Guts (ESPY Courage Award)

The ESPY Courage Awards are wild because they actually choose people who demonstrate genuine courage. Why am I surprised? I think I see events where wealthy people just award each other for being awesome so to witness a giant corporate entity recognize a genuine quality feels a bit weird. Last year, the ESPY Courage Award went to Colin Kapernick, presented by real world goddess Beyonce, for his work with taking the knee during the national anthem at NFL games to bring awareness to the Black Lives Matter movement. His gesture, though physically humble and was self-described to being akin to praying, was interpreted as defiance, impudence. (I never before realized how much our country still has still not dealt with the effects of the Civil War and slavery. It is still so present in the current fabric of daily life. In the US, black people do not have agency over their own bodies. Why do you think that is? To me, that is directly connected to their history as being considered property, etc. etc. I digress). He gave up a multi-million career, he gave up having a job in a game he loved, but he has said he loves people more. (Um, I’m not so selfless, but you’re awesome.) So like the “courage” in the award title, is real, you feel me?

This year, the ESPY Courage Award went to the female athletes, self-titled “Sister Survivors,” who came forward to accuse their doctor of years of sexual abuse that began when they were children or teens. There more than 150 women who were sexually abused by disgraced USA Gymnastics and Michigan State team doctor Larry Nassar. They were awarded the Arthur Ashe Courage Award for their “strength and resolve” and for bringing “the darkness of sexual abuse into the light.” One of the key athletes, Ali Raisman, said in her acceptance speech that she had complained for years and no one had believed her. “If only one adult believed me, he would have stopped. He would not have abused other girls.” HOLY MACEDONIA. The official count is 140, but on stage, it felt like there were HUNDREDS of women on that stage. HUNDREDS. And you know with these sexual abuse/assault cases, those are the only ones we know about.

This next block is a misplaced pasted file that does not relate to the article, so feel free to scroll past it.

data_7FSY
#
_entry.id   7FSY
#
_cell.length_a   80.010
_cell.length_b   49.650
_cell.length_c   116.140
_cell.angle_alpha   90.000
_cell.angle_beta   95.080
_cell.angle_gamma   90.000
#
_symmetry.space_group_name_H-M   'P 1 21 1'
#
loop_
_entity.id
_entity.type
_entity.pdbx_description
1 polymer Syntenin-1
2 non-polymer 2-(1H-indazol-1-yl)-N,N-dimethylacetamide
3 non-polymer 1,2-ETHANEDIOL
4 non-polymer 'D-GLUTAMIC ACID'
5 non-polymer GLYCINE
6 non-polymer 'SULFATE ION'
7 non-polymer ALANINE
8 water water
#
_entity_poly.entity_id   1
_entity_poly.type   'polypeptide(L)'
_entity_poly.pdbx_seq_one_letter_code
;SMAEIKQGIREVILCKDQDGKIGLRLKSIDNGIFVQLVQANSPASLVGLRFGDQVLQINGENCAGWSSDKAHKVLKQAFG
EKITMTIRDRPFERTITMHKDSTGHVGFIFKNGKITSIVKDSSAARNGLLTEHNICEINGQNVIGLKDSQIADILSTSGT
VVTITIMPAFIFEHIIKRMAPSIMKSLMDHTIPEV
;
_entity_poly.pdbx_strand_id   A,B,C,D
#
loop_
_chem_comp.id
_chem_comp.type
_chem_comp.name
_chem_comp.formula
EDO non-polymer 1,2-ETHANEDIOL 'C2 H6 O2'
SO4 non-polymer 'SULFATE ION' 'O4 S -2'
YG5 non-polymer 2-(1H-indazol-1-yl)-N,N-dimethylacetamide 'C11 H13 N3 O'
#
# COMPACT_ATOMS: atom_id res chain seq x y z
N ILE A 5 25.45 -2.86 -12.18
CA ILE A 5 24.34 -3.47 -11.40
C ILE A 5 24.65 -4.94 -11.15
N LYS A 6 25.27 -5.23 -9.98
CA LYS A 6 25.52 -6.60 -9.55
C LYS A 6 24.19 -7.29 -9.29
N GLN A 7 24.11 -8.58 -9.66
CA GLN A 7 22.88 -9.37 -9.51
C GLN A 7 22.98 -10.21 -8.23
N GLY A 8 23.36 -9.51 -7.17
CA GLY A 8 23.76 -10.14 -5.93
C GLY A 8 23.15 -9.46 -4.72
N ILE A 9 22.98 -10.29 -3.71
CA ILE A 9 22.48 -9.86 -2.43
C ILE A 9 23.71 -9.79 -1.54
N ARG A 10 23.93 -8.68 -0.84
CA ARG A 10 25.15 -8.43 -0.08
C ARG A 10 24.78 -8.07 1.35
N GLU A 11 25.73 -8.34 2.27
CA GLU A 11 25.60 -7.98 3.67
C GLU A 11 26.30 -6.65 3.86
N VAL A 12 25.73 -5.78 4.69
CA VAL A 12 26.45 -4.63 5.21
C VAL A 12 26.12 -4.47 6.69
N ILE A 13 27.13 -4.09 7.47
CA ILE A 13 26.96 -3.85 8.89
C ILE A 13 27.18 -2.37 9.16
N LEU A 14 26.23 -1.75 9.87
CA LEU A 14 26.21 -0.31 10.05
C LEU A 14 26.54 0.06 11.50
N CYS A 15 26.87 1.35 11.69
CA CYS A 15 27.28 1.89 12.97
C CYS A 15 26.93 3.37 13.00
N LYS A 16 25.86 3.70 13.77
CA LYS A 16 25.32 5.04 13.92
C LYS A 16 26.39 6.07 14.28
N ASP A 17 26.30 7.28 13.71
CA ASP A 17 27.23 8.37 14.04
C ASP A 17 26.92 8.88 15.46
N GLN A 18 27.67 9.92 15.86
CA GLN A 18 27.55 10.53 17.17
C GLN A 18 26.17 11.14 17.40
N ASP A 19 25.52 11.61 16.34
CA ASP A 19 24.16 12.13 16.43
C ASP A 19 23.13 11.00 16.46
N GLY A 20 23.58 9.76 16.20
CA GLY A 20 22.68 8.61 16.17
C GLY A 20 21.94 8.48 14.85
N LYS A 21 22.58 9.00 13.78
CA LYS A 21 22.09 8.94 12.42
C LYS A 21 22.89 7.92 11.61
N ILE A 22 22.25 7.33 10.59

How horrible and burdensome on these women, like they not only have to survive and deal with the traumatic experience, then they have to go deal with filing a report and relive it, testify and not be believed. It is a complex, multi-layered burden, especially when the perpetrator just keeps getting promoted, more famous, more successful, more untouchable in society. Like watching the women accusers in the courtroom after Bill Cosby was pronounced guilty of sexual assault, they flung their bodies down on furniture and wept hard. I didn’t see relief there. I felt the terrible quality of their existence. Not only did they have to deal with the violation of their intimate body, they had to deal with being disbelieved. The disastrous Kava-NAH hearings this week have triggered many in my circle. It makes me wonder who among my friends and acquaintances have been assaulted but are not able to tell me yet. As I argued at work the other day (and god, I try not to), for someone who is raped, they think of it every moment, every minute they’re awake. That’s the nature of trauma, and then to have pony up and talk about it publicly? These women have guts. There are people with tremendous courage in the world. Their suffering makes me want to eat something disgusting like Hostess products and pull the covers over my head, but their ability to stand… I’m just in awe. There are strong people on earth.

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